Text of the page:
In these years Merve engaged with Foucault and questions of micropower—desiring to help unravel the historical fixations of the Left. Merve disrespected copyright and cultivated French poststructuralists. Merve was comprised of cool people, who moved through a milieu—such as that of the Berlin Tunix conference of 1978, when 20,000 radicals re-grouped to discuss the way forward after the Hot Autumn and the recent deaths of RAF members in custody in Stammheim prison.

This is Merve’s milieu and it is not. They stand to one side of it, for their interest is against ‘movement fetishism’ and for Nietzscheanism, and does not include political organising or the founding of the left-wing daily newspaper TAZ, which came from the conference. And in any case, they preferred, as Paris and Gente put it in a letter to Foucault two months after Tunix, to act ‘on the margins’. Merve’s practice involved printing up little stickers to leave in nightclub toilets, citing Deleuze and Guattari’s A Thousand Plateaus: ‘Make Rhizomes—The Pink Panther’. edition suhrkamp, by contrast, at this point, was publishing its 1000th volume: Jürgen Habermas’ edited collection Keywords on the ‘Spiritual Situation of the Age’.

(Merve Verlag)

The latter part of The Summer of Theory depicts a marginally fashionable publishing house, in the 1980s, engaged in producing Baudrillard and his sign inflation for coffee tables, getting involved in the Berlin art scene and publishing books that have pictures not words (by Martin Kippenberger). All this is conceived as a war against the sea of grey theory and its tyranny. Merve-style theory suffuses the art world—it is aimed at intensity. It finds in the Neue Wilden art movement a colourfully splattered equivalent. It develops a cult around philosopher Jacob Taubes, who in turn was promoting the fascist Carl Schmitt, which was where I came in and why I only leafed those little square books with some suspicion.

This is the period when Berlin (West) starts to become hip and visible and it begins to internationalise. Semiotext(e), a parallel project run by Sylvère Lotringer at Columbia University from 1974, published a German Issue in connection with Merve in 1982. Heiner Müller, in his interview in the volume noted of the advantages of Berlin: ‘One can see the end of history more clearly from here’.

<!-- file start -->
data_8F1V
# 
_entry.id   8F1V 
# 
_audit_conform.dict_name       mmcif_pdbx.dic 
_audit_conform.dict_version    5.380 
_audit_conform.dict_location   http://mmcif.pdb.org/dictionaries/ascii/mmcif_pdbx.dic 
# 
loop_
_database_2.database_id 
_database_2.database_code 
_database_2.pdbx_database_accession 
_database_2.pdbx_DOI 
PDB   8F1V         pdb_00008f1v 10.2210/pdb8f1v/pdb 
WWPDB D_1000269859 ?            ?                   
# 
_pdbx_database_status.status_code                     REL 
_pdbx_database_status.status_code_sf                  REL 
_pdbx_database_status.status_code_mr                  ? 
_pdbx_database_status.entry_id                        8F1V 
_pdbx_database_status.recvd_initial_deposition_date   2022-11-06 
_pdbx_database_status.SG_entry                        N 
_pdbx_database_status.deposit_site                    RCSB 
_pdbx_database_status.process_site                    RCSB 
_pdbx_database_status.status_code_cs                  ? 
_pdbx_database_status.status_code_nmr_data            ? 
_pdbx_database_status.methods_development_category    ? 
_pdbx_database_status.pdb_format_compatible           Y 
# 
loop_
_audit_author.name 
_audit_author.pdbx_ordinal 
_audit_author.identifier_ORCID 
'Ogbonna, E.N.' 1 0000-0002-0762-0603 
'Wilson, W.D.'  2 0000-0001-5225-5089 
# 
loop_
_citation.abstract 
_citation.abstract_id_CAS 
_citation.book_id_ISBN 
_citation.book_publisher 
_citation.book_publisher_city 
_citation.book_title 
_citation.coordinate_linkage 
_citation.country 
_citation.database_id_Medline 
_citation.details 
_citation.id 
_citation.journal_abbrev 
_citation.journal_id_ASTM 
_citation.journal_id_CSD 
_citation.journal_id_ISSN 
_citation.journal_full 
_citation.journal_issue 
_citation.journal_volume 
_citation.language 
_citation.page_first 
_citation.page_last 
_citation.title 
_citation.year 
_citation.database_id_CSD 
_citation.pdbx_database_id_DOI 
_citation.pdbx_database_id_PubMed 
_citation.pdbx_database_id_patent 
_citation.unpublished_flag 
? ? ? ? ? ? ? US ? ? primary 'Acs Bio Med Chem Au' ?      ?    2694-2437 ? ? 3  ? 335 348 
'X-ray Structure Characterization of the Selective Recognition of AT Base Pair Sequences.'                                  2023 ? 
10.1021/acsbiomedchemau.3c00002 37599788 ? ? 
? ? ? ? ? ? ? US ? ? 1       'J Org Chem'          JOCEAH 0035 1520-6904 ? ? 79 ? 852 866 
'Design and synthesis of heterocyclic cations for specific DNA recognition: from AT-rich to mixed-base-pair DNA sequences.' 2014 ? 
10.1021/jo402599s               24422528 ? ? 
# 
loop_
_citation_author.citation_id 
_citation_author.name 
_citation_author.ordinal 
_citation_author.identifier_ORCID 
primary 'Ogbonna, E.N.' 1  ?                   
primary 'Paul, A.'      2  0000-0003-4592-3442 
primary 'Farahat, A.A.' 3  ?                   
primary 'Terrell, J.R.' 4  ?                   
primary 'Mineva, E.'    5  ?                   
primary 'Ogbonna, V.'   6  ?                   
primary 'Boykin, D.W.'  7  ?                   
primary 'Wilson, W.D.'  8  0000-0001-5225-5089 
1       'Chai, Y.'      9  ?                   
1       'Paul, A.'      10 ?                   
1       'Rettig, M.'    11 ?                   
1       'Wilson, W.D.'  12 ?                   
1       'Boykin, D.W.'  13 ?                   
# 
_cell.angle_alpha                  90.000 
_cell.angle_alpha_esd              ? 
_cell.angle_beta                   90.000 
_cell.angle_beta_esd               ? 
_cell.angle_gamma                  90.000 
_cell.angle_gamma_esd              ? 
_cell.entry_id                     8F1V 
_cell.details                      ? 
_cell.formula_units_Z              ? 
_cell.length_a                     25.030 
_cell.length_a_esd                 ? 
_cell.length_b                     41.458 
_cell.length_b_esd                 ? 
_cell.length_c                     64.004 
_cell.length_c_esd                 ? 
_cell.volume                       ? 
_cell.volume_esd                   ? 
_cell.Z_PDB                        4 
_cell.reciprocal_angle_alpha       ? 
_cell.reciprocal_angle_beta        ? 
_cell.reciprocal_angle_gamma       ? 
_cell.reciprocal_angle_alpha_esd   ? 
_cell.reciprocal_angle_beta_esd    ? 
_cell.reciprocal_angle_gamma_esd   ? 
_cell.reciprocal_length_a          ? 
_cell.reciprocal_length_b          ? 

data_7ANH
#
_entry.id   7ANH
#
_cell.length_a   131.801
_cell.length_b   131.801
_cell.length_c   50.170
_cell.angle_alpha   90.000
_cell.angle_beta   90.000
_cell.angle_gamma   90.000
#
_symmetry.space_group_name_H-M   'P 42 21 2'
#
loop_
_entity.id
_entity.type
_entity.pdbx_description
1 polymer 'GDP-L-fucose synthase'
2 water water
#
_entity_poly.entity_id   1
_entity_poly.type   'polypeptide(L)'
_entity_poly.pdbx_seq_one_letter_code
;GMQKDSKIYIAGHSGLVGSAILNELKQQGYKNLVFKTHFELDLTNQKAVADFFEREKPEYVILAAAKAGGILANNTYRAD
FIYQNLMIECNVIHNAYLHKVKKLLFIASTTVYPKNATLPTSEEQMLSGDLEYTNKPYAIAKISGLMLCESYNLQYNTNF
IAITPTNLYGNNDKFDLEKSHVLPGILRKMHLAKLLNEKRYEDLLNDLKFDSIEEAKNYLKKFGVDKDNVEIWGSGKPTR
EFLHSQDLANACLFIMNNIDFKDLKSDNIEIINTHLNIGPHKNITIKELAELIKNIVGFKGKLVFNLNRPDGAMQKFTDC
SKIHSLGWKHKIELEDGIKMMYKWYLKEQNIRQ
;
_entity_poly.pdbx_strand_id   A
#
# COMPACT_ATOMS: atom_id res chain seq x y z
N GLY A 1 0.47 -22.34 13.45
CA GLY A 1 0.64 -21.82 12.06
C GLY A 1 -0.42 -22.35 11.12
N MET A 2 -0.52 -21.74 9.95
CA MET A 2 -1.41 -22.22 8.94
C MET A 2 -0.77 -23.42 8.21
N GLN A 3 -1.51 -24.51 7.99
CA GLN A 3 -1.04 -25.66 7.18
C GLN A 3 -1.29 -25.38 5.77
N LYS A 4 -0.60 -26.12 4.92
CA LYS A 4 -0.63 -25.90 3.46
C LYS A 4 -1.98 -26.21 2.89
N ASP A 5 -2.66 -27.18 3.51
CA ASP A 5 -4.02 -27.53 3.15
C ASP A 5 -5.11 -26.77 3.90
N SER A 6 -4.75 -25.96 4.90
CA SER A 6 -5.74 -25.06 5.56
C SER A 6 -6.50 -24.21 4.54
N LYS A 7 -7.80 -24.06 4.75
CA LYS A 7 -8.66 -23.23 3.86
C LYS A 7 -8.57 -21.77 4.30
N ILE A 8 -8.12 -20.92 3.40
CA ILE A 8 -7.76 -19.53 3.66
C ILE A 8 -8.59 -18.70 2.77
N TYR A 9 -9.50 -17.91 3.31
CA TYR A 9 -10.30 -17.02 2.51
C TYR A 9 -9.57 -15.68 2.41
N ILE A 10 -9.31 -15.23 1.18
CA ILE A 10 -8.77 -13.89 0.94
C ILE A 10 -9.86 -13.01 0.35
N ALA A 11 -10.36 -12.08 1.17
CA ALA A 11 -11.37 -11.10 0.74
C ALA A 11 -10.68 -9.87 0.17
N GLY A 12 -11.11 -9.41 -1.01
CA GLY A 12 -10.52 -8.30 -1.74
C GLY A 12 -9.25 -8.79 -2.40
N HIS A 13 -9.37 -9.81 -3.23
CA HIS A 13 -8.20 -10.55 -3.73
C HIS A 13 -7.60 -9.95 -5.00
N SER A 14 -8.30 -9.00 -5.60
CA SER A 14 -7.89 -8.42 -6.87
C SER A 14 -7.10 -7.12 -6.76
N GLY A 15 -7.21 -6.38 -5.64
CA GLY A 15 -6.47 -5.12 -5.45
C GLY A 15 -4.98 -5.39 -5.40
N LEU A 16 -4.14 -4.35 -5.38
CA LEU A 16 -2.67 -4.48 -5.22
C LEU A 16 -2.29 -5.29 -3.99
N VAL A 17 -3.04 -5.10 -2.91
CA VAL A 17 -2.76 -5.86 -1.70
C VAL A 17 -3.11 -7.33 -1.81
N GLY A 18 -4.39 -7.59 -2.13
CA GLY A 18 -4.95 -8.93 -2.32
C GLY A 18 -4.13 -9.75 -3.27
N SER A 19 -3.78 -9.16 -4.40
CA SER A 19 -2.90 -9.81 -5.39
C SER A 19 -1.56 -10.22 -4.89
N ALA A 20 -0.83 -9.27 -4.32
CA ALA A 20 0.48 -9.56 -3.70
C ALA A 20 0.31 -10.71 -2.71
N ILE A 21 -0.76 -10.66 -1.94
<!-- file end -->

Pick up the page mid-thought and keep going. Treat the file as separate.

Did history end, or did anything change when the wall that surrounded the scarred part-city came down? Felsch’s end of the story details how the protagonists at Merve loosen their geographical ties to a city that was becoming a capital and different to what it had been. It is also a story of the institutionalising of Merve books on German university curricula, as theory becomes a thing and, then, a rather more jaded thing.

Felsch tells the story well, with humour and ironic observations. It is translated effortlessly, for the most part, by Tony Crawford, and it has some evocative photographs. All the stranger that Polity chose to put some students from New York University on the cover, when the specificity of place evoked here is a crucial aspect of the history. And the title is a little off—in Germany it is not a history of a rebellion, but of revolt.

Revolt signals better the ways in which this is as much a battle against the political order, as it is with the then New Left, as it became older, as well as against publishing houses and copyright, against the state, the rest of Germany, the Eastern Bloc, left-wing taboos, and against the idea of revolt itself.

Philipp Felsch’s Summer of Theory: A History of Rebellion 1960-1990 is published by Polity.

About the Author

Esther Leslie is Professor of Political Aesthetics at Birkbeck College, London. Her most recent book is Liquid Crystals – the Science and Art of a Fluid Form.